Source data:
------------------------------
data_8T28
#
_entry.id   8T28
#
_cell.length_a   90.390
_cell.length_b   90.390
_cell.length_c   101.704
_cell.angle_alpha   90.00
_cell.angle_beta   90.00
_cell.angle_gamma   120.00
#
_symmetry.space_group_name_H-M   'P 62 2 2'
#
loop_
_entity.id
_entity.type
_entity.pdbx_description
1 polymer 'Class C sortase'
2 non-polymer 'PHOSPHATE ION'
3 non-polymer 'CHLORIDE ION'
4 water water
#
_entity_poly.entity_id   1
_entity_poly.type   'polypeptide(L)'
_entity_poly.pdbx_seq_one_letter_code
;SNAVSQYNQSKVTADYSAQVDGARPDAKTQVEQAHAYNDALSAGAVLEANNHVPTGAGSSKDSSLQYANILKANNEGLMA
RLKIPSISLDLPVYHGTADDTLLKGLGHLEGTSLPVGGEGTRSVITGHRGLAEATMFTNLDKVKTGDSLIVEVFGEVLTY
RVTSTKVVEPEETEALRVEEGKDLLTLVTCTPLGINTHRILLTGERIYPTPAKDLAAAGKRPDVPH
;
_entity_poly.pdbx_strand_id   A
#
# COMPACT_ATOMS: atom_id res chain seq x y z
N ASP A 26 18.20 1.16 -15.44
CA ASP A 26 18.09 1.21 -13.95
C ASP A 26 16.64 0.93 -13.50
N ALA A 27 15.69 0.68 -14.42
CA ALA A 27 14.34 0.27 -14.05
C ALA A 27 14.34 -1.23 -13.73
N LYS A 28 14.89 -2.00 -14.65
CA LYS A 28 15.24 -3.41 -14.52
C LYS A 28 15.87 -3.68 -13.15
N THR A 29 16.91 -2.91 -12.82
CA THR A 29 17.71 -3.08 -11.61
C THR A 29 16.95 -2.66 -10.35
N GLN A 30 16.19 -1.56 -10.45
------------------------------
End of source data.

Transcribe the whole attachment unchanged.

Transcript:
data_8T28
#
_entry.id   8T28
#
_cell.length_a   90.390
_cell.length_b   90.390
_cell.length_c   101.704
_cell.angle_alpha   90.00
_cell.angle_beta   90.00
_cell.angle_gamma   120.00
#
_symmetry.space_group_name_H-M   'P 62 2 2'
#
loop_
_entity.id
_entity.type
_entity.pdbx_description
1 polymer 'Class C sortase'
2 non-polymer 'PHOSPHATE ION'
3 non-polymer 'CHLORIDE ION'
4 water water
#
_entity_poly.entity_id   1
_entity_poly.type   'polypeptide(L)'
_entity_poly.pdbx_seq_one_letter_code
;SNAVSQYNQSKVTADYSAQVDGARPDAKTQVEQAHAYNDALSAGAVLEANNHVPTGAGSSKDSSLQYANILKANNEGLMA
RLKIPSISLDLPVYHGTADDTLLKGLGHLEGTSLPVGGEGTRSVITGHRGLAEATMFTNLDKVKTGDSLIVEVFGEVLTY
RVTSTKVVEPEETEALRVEEGKDLLTLVTCTPLGINTHRILLTGERIYPTPAKDLAAAGKRPDVPH
;
_entity_poly.pdbx_strand_id   A
#
# COMPACT_ATOMS: atom_id res chain seq x y z
N ASP A 26 18.20 1.16 -15.44
CA ASP A 26 18.09 1.21 -13.95
C ASP A 26 16.64 0.93 -13.50
N ALA A 27 15.69 0.68 -14.42
CA ALA A 27 14.34 0.27 -14.05
C ALA A 27 14.34 -1.23 -13.73
N LYS A 28 14.89 -2.00 -14.65
CA LYS A 28 15.24 -3.41 -14.52
C LYS A 28 15.87 -3.68 -13.15
N THR A 29 16.91 -2.91 -12.82
CA THR A 29 17.71 -3.08 -11.61
C THR A 29 16.95 -2.66 -10.35
N GLN A 30 16.19 -1.56 -10.45